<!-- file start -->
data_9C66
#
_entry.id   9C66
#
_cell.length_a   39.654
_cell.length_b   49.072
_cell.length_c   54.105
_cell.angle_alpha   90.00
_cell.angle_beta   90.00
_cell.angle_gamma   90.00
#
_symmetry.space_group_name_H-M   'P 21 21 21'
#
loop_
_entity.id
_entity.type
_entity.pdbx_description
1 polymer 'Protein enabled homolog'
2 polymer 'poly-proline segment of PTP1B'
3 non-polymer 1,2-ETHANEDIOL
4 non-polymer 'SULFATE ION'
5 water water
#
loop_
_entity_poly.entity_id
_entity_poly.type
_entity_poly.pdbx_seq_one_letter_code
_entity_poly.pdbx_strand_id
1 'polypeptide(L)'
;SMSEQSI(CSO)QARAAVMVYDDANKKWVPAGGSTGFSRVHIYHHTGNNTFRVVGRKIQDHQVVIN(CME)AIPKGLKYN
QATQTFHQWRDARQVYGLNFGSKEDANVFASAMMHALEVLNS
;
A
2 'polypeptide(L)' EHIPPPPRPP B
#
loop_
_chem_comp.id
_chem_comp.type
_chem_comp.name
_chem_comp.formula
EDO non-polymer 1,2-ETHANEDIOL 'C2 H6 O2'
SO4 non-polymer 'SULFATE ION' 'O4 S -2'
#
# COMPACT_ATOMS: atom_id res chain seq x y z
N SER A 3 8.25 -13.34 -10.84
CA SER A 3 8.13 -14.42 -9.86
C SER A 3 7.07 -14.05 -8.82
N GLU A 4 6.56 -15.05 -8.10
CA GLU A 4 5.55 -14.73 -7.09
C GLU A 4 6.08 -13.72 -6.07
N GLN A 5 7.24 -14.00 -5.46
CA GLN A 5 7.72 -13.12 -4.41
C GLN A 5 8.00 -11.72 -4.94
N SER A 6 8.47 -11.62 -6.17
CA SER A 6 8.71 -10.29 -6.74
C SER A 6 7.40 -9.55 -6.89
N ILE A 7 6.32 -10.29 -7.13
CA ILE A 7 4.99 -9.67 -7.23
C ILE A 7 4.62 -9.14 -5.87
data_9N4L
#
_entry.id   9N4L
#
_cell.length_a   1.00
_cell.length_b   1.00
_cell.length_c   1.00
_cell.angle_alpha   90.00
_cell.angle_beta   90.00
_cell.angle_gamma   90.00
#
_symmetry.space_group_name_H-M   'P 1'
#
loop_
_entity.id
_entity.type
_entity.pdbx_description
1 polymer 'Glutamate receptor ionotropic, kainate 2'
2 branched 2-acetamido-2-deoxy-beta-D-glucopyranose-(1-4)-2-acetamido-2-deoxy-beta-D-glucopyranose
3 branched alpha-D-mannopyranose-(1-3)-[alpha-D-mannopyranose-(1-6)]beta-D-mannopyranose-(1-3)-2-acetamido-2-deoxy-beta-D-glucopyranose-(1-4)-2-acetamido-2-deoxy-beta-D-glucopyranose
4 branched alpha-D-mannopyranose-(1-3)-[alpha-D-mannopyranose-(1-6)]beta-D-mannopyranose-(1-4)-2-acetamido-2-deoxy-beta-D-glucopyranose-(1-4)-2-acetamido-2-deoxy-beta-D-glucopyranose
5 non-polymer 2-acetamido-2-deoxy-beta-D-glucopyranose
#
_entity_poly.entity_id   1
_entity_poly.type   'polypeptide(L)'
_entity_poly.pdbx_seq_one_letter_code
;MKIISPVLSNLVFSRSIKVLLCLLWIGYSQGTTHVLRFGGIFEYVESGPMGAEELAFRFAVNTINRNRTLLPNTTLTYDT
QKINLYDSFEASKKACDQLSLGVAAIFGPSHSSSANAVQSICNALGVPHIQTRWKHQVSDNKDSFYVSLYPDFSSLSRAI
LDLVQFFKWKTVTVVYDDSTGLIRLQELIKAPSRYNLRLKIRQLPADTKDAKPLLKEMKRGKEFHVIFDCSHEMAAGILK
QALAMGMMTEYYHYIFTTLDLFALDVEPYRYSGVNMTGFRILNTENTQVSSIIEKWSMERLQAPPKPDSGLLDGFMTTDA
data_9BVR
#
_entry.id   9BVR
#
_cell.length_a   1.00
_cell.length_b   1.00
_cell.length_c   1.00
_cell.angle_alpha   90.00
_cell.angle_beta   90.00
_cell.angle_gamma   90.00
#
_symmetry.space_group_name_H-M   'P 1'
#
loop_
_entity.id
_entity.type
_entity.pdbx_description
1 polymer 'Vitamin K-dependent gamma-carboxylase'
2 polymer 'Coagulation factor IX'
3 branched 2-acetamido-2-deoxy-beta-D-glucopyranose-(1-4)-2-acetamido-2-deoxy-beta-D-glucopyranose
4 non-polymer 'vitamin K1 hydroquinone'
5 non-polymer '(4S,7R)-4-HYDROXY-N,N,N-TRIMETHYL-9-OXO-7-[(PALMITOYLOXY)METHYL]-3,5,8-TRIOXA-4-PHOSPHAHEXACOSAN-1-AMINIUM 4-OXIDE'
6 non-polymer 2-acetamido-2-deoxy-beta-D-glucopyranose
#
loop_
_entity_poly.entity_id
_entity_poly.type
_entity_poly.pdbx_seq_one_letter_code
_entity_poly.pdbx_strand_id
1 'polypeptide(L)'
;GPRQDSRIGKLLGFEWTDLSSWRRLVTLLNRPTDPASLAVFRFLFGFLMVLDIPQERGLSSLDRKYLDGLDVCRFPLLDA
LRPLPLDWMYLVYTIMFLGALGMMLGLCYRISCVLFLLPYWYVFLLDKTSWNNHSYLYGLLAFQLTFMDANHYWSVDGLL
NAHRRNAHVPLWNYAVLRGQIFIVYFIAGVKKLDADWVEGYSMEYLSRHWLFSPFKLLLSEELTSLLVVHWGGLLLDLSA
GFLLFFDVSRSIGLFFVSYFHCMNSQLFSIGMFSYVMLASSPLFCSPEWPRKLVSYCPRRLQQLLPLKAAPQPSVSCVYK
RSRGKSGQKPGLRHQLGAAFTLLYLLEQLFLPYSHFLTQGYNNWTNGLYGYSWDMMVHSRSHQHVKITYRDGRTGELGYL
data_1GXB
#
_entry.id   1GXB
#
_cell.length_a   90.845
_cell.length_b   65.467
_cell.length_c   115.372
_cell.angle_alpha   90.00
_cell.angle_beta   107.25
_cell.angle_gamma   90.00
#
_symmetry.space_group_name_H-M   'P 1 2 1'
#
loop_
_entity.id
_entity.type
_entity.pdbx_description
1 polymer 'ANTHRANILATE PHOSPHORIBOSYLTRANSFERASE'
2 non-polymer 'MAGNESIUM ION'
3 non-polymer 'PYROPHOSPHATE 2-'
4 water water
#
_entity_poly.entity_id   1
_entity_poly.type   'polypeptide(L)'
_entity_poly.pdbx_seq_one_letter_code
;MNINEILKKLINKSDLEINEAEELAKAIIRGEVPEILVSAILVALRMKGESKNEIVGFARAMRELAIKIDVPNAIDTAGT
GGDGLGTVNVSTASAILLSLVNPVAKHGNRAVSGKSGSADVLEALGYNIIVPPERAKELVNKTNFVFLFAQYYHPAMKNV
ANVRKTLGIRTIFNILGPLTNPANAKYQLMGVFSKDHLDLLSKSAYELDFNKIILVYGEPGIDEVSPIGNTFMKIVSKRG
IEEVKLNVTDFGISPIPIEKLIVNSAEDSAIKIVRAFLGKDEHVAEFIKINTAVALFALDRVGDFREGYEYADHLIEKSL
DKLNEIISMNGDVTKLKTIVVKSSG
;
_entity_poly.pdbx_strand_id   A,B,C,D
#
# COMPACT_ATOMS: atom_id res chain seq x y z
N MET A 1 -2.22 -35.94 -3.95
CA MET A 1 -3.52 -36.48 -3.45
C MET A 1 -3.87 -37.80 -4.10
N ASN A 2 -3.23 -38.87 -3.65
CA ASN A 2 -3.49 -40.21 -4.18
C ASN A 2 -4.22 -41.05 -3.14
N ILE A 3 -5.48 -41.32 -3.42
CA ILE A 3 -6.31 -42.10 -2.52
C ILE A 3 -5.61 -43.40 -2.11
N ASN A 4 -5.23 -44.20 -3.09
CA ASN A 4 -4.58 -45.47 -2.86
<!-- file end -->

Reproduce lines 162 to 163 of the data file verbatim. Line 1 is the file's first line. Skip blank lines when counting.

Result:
N ASN A 2 -3.23 -38.87 -3.65
CA ASN A 2 -3.49 -40.21 -4.18